Howard County Maryland Blog

Local Politics and Current Events

I still feel like…

Posted by David Keelan on Saturday, November 11, 2006

…it is going to take a while to get over Tuesday night and move on.  Hocoterp put it best.  If anyone thinks they taught George Bush and the GOP congress a lesson by ignoring great local GOP candidates they are sadly mistaken.  That is what gets me more than anything.

However, we will lick our wounds and we will come out of our funk.  The GOP in Howard County is not going to be satisfied to sit on the sidelines for the next four years.  Already people are talking, strategizing and rebuilding.  Great ideas are emerging and a plan will be forthcoming.

It will be all about executing on that plan.

We can watch with cautious optimism over the next four years.  Our worst expectations are not necessarily going to materialize – it might actually be better than we think.  Regardless, we will be prepared to play the role of the loyal opposition and position ourselves for the next cycle in four years.

That means we need you to stay active, help formulate the plan, and help execute the plan.

If you were an active volunteer this year and haven’t joined the Howard County Republican Club do so today.  Join us for our next First Friday Happy Hour.  Misery loves company but at this happy hour we are going to shake off the funk and get excited about what needs to be done over the next four years.

We are not in the waste land.  There are a lot of exciting plans in the making so come out and be part of it.

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14 Responses to “I still feel like…”

  1. Freemarket said

    “If anyone thinks they taught George Bush and the GOP congress a lesson by ignoring great local GOP candidates they are sadly mistaken.”

    I disagree with this statement. This is one of the purposes of having political party affiliation. When you affiliate yourself with a party, you fly with them when things are good and fall with them when things are bad. Bush got that message that he screw up loud and clear when R’s took a beating, as evidenced by the fact that Rumsfeld was out the door before all the votes were even counted. Rumsfeld has offered his resignation to Bush before, but was turned down. Not this time. Bush very smugly asserted that he was given a mandate after he won the last election. Now he knows his “mandate” has been recalled.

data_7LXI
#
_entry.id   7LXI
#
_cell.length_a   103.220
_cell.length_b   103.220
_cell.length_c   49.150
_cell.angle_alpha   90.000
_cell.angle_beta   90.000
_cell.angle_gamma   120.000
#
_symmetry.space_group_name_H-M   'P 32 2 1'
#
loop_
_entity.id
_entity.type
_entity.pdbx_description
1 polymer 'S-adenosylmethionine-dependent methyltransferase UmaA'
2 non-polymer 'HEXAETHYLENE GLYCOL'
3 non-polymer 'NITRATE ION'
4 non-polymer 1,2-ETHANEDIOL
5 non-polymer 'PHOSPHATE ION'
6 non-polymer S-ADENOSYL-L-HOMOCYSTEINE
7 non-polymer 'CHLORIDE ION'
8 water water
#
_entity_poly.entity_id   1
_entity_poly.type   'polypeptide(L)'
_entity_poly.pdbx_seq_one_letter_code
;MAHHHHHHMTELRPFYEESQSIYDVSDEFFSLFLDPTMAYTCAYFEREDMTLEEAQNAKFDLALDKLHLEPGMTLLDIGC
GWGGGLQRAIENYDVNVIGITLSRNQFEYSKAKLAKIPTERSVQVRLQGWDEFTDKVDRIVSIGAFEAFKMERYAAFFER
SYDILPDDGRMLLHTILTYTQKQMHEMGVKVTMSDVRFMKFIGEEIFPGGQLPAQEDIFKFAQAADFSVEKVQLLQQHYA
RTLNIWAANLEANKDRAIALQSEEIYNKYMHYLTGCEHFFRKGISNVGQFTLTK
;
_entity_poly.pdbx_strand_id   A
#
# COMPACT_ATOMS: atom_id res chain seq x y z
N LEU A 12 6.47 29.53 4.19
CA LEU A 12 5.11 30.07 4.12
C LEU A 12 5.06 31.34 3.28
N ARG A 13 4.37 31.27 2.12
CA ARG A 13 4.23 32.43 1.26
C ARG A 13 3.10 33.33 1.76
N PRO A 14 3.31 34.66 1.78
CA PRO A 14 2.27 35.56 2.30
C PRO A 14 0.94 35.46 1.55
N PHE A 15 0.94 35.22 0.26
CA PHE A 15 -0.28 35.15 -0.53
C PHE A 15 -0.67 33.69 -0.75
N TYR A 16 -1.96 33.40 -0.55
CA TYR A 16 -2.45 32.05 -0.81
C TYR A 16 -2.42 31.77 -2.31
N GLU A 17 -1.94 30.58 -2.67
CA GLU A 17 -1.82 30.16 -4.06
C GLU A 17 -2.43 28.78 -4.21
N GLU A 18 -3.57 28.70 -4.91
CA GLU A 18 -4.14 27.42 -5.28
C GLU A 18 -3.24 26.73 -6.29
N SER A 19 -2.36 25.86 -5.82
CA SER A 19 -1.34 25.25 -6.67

I’ll bet that any GOP plan to improve their chances for the next election won’t involve shoring up support for Bush’s policies. Message received.

  2. Jane said

    David,

    Everything you say is suspect until you stop allowing commenters to claim Mary Smith said things which are easily found to be patently false. She never called anyone bitter, bigot, or belligerent. For you to allow this is beyond acceptable.

    I’m asking that you stop this from happening on your blog.

    Thank you.

  3. Jane,

    You are entitled to your opinion.

    Mary Smith implied Chris Merdon was crooked because of the property he purchased on Folly Quarter. I could go back and look for more – but that was the biggest one and it was patently false.

    I don’t recall anyone calling her a bigot, however I did find her tone to be rather bitter in the end. My tone is rather bitter at times too.

    Jane, I will only censor the most serious of comments and foul language. I think you would find more egregious comments on the other blogs. I won’t go any further otherwise why would I even allow comment?

    One of the reasons I am recruiting other bloggers is to attempt to even out the discussion on this blog. You may find me suspect, but you know who I am and where I stand and that I will stand by my posts unless I find that I am wrong.

    Respectfully,

  4. Freemarket,

    I don’t think most people would disagree with you. If you are affiliated with a party you go the way the party goes. Pretty simple. However, I think the issues at a local level are much much different than at a national level. As such I think the candidates should be looked at on that basis.

    What I learned is that voters do not see it that way. It has to be spelled out for them in black and white.

    I think Ulman made progress on the mailer he put out showing Chris Merdon back in 2004 wearing a Bush Cheney sticker. He said, “if you don’t like me just remember your alternative is a Republican.” It worked.

  5. Freemarket said

    I agree with you that the influence of national politics appears to be stronger than it should be. Knowing that now, I think Ulman played a good hand when he answered a question about stem cells, gay marriage and abortion after Merdon and Wallis blew off the question as irrelevant to local politics. Voters don’t see those issues as irrelevant and I don’t blame them.

    I am not too down that Merdon lost. I think Ulman will do a great job as CE, because this is his chance to really make a name for himself. If he screws up the CE job, he will never become Governor.

  6. timactual said